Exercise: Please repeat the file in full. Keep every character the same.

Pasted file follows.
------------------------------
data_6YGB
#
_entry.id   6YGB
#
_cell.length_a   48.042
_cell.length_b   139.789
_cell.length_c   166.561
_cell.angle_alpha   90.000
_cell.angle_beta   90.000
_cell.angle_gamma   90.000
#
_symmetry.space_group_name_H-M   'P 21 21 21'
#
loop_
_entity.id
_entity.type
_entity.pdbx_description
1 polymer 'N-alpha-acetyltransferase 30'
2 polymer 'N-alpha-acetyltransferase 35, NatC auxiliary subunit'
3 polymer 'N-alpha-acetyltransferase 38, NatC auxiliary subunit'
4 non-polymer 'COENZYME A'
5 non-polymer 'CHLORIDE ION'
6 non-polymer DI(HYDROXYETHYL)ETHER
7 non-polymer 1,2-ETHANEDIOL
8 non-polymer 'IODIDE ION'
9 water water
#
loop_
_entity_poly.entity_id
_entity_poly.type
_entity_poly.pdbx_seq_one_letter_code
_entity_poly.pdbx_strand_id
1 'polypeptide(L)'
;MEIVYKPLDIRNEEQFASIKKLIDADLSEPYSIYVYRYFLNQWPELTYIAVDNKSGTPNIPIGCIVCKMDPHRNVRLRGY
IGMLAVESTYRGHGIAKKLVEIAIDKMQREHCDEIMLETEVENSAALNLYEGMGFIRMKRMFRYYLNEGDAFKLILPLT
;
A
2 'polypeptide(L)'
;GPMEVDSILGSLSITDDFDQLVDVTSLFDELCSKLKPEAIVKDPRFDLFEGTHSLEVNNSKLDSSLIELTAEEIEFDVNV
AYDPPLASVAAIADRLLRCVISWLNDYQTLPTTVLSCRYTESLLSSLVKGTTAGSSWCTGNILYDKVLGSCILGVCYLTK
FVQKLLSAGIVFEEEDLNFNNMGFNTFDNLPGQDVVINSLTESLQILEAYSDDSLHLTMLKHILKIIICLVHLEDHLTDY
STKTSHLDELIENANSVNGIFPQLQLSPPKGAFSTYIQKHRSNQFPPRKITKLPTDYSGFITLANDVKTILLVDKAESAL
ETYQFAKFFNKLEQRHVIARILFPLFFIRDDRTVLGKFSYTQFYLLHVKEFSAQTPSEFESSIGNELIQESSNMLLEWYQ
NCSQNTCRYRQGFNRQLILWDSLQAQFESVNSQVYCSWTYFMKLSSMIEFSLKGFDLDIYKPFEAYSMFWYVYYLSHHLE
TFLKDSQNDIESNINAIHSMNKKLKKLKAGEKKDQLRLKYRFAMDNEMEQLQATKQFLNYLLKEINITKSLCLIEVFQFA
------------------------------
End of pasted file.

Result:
data_6YGB
#
_entry.id   6YGB
#
_cell.length_a   48.042
_cell.length_b   139.789
_cell.length_c   166.561
_cell.angle_alpha   90.000
_cell.angle_beta   90.000
_cell.angle_gamma   90.000
#
_symmetry.space_group_name_H-M   'P 21 21 21'
#
loop_
_entity.id
_entity.type
_entity.pdbx_description
1 polymer 'N-alpha-acetyltransferase 30'
2 polymer 'N-alpha-acetyltransferase 35, NatC auxiliary subunit'
3 polymer 'N-alpha-acetyltransferase 38, NatC auxiliary subunit'
4 non-polymer 'COENZYME A'
5 non-polymer 'CHLORIDE ION'
6 non-polymer DI(HYDROXYETHYL)ETHER
7 non-polymer 1,2-ETHANEDIOL
8 non-polymer 'IODIDE ION'
9 water water
#
loop_
_entity_poly.entity_id
_entity_poly.type
_entity_poly.pdbx_seq_one_letter_code
_entity_poly.pdbx_strand_id
1 'polypeptide(L)'
;MEIVYKPLDIRNEEQFASIKKLIDADLSEPYSIYVYRYFLNQWPELTYIAVDNKSGTPNIPIGCIVCKMDPHRNVRLRGY
IGMLAVESTYRGHGIAKKLVEIAIDKMQREHCDEIMLETEVENSAALNLYEGMGFIRMKRMFRYYLNEGDAFKLILPLT
;
A
2 'polypeptide(L)'
;GPMEVDSILGSLSITDDFDQLVDVTSLFDELCSKLKPEAIVKDPRFDLFEGTHSLEVNNSKLDSSLIELTAEEIEFDVNV
AYDPPLASVAAIADRLLRCVISWLNDYQTLPTTVLSCRYTESLLSSLVKGTTAGSSWCTGNILYDKVLGSCILGVCYLTK
FVQKLLSAGIVFEEEDLNFNNMGFNTFDNLPGQDVVINSLTESLQILEAYSDDSLHLTMLKHILKIIICLVHLEDHLTDY
STKTSHLDELIENANSVNGIFPQLQLSPPKGAFSTYIQKHRSNQFPPRKITKLPTDYSGFITLANDVKTILLVDKAESAL
ETYQFAKFFNKLEQRHVIARILFPLFFIRDDRTVLGKFSYTQFYLLHVKEFSAQTPSEFESSIGNELIQESSNMLLEWYQ
NCSQNTCRYRQGFNRQLILWDSLQAQFESVNSQVYCSWTYFMKLSSMIEFSLKGFDLDIYKPFEAYSMFWYVYYLSHHLE
TFLKDSQNDIESNINAIHSMNKKLKKLKAGEKKDQLRLKYRFAMDNEMEQLQATKQFLNYLLKEINITKSLCLIEVFQFA